I took over mom’s medical care about 7 years ago, when my older sister went full force for her master’s degree. It wasn’t fair to expect my sister to juggle work full time, school full time and still be home in time for mom, to make sure she wasn’t left alone too long.
Being the only sibling without a spouse and my kids were all grown up, I was the natural choice to take over mom’s care.
Seven years ago, mom was on 9 different medications totaling 13 pills she ingested daily. Today she’s on 5 oral meds – 10 pills a day – and 1 injection med. I administer her oral meds and my youngest son does her insulin injections in the evening while I’m at work.
There are three young men, two working women and one lady with dementia in our household. We’ve all had our turns with mom’s lying, manipulation and bullheadedness … we’ve all learned how to deal with her on our own terms also. Learn something new every day, guarantee!
SHARE IT… our People Do Not Turn Away from our elderly family members when they get sick… Our People turn TO each other! At least that’s what I was taught.
Dementia, if you’ve not experienced it yourself, is very hard to deal with.
Think of your parents (mom or dad) and how they are in their prime (say 45 to 65 years old), then close your eyes… and think of them lying to you about taking a shower when you can clearly smell their body odor.
Think of them hiding food in all sorts of unacceptable places so that only they can access it later, come to find out, they forgot where they hid that food.
Try picturing your loved one taking a shower, while fully clothed, and then calling you to ask, “What am I doing wrong?”
Imagine your parent waking you up early in the morning when you JUST got home from work to tell you someone urinated all over their bed and that you need to clean it up then punish whomever did it.
Like who does that?
Mom asks me nearly every day, maybe three or four times each day, “How old am I again?” Once in a while, I’ll text one of my sisters… “How old is mom again?”
Their replies depend on their mood … “tell her she’s 21 and take a picture of her reaction” Haha!
I don’t care for mom by myself but sometimes it feels as if it’s just me against her world and I’m losing. The house we live in today is the same house my parents bought in 1977 when we migrated from Tutuila; maybe that is why I have a tendency to fall back to thinking mom can do what she needs to do and I don’t have to watch her 24/7… wrong move.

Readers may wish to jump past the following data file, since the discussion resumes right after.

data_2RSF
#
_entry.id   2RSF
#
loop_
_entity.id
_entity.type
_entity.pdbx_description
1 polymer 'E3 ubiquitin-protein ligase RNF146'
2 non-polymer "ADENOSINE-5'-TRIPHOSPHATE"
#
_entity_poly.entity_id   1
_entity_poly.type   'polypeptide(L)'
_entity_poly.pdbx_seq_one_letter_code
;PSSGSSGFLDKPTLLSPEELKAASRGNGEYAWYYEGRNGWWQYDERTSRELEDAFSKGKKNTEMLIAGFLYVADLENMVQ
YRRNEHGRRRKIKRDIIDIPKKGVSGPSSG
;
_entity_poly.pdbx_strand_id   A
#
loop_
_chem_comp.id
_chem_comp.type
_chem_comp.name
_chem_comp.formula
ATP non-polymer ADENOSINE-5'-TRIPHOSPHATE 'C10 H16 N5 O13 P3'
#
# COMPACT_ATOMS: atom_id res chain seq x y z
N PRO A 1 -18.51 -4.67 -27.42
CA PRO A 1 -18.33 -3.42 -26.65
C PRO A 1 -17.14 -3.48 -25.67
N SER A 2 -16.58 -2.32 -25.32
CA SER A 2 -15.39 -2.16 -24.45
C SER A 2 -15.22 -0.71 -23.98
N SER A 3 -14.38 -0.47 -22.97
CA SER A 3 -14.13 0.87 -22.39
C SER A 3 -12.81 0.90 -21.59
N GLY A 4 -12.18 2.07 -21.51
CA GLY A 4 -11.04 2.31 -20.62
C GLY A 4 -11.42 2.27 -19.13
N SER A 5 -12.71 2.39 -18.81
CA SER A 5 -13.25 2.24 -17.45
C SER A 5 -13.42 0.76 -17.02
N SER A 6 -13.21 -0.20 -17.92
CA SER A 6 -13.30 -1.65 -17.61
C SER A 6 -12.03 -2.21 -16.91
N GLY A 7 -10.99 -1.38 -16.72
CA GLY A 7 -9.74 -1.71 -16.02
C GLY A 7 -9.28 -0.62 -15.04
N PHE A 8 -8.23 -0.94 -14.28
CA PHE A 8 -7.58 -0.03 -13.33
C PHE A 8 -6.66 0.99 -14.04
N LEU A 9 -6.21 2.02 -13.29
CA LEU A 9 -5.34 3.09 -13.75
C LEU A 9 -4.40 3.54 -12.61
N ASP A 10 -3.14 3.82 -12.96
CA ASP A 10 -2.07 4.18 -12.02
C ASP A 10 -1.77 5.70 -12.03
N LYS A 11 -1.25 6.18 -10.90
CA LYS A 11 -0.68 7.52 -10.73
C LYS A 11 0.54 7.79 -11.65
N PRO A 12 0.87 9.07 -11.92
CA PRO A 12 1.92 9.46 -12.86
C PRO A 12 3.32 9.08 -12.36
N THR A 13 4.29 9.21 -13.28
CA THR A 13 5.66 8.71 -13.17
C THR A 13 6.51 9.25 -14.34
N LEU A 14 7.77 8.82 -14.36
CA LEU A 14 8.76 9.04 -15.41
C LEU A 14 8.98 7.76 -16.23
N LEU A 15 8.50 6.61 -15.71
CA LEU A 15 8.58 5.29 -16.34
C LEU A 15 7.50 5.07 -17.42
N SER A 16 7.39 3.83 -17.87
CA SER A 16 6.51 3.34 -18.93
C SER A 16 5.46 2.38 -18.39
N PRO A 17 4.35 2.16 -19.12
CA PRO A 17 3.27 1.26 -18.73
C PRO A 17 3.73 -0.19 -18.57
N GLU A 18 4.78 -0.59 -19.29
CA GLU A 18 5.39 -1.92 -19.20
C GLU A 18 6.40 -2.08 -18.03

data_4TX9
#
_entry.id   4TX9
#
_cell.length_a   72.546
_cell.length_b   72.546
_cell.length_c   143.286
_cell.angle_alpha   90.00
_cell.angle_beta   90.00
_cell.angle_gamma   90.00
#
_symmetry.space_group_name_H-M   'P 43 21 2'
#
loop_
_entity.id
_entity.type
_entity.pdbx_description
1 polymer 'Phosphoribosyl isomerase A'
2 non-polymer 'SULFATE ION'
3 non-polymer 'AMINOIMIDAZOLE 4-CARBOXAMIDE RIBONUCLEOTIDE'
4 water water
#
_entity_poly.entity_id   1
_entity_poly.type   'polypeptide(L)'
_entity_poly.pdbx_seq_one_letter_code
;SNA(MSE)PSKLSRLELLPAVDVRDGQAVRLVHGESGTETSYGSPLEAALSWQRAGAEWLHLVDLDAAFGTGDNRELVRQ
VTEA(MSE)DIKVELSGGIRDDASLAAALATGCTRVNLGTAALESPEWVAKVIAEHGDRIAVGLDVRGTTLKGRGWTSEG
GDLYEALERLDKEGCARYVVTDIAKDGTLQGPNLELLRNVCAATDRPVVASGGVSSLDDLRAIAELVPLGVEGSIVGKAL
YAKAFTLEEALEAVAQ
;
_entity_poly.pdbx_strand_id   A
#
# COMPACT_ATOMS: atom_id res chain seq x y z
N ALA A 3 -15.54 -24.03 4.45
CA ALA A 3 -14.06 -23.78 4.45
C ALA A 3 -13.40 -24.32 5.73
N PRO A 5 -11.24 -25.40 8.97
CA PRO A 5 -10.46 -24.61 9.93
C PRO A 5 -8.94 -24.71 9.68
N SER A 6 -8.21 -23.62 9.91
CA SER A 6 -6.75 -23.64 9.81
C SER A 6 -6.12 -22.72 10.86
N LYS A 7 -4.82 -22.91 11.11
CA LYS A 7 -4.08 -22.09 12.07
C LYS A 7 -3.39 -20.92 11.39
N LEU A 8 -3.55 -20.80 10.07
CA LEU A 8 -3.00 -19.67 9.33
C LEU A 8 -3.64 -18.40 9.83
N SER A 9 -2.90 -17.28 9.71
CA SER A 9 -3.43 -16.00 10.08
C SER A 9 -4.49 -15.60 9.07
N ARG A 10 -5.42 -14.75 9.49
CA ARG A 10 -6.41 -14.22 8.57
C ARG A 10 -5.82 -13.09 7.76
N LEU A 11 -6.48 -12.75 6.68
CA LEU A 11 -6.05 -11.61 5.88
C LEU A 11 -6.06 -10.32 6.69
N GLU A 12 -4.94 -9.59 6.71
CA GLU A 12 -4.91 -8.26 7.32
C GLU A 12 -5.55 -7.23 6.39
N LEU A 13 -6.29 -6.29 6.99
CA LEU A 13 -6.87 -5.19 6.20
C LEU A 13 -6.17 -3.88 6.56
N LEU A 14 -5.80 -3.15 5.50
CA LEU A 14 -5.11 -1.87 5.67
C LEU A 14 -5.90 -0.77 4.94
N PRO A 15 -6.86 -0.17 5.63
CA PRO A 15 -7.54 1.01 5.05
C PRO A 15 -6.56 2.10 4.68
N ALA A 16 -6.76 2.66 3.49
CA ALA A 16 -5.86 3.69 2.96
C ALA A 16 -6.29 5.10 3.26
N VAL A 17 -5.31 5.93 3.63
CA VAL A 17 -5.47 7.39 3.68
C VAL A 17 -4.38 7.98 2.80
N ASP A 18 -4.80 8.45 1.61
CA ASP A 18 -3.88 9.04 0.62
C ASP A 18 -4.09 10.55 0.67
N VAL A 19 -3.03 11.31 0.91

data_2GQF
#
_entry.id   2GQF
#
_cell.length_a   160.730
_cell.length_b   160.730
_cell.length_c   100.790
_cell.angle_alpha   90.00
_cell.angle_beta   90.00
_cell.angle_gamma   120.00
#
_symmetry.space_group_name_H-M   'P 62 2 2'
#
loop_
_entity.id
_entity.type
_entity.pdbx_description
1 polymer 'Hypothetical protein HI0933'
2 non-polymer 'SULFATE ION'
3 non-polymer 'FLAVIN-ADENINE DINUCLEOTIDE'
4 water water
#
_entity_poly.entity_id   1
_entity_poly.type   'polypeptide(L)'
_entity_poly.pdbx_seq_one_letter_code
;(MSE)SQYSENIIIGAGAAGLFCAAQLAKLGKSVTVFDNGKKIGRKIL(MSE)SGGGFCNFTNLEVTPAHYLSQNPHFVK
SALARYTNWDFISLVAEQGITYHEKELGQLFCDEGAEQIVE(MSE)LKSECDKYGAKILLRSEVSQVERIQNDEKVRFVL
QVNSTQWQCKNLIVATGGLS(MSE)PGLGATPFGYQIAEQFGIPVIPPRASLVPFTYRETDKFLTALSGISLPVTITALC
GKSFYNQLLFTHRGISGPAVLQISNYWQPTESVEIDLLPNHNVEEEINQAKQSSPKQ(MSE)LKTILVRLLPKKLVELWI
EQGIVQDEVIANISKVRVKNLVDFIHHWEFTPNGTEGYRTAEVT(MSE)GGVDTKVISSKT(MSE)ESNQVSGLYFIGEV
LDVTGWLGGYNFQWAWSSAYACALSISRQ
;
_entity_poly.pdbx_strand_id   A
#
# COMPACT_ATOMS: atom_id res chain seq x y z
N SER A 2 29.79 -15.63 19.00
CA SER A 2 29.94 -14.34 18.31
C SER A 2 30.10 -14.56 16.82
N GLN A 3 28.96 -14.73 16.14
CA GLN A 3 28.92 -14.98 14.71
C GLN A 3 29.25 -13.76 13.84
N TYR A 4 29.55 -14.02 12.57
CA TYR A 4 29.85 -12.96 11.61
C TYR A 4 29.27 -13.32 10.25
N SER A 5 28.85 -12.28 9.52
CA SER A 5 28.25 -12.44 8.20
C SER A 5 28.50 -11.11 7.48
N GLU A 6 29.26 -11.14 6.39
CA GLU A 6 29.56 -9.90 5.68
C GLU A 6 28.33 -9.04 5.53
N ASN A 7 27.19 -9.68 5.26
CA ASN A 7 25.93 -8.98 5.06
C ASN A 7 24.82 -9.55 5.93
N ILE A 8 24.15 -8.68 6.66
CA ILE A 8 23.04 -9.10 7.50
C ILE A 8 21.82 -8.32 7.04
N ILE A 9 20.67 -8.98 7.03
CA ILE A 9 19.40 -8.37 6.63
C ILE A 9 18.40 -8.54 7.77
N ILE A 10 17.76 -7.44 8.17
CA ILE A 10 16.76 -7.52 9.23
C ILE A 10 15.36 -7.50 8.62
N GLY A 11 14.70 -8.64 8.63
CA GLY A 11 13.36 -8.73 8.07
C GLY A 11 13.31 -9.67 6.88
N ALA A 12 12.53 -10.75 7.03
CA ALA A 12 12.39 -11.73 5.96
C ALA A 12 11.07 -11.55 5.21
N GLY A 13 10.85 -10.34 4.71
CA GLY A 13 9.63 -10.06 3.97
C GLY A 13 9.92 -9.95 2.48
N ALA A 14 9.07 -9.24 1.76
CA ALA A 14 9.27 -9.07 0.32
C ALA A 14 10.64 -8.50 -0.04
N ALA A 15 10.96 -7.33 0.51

That’s when she walks to the backyard, without shoes, accidentally locks the side door so that I have to get out the shower, shampoo everywhere, open up the door for her and then – while shampoo is dripping down my face – clean her feet coz they hurt from all the prickly things on the ground outside. AND THEN when I’m finished with her feet and I get up to go finish showering, she accuses me of taking too long in the bathroom, that’s why she went outside to the backyard to urinate… LIKE SHE’S A DUDE!
Oh my goodness, forgive me… even writing this out it’s upsetting me.
You see now the therapeutic aspects of SHARING your duties, chores and caregiving tasks? No one person can do this all by themselves.
Our people are so full of pride, they will more so suffer silently (thinking that’s how it is done) than to ask for help. If you keep this stuff bottled up inside, you’ll either implode, killing yourself, or you’ll explode and maybe even kill others. Either way, it serves no one any goodness. Sharing is Caring =)
WALK AWAY FROM IT… the only way to appreciate caring for someone you love is to give yourself space from them, temporarily. Caregiving is a job… an honest to goodness WORK in PROGRESS day in, day out.
So like any job, you have working hours and time off, right? No one ever works 24/7, 365 days a year… not realistically and not without paying the consequences of overworking yourself.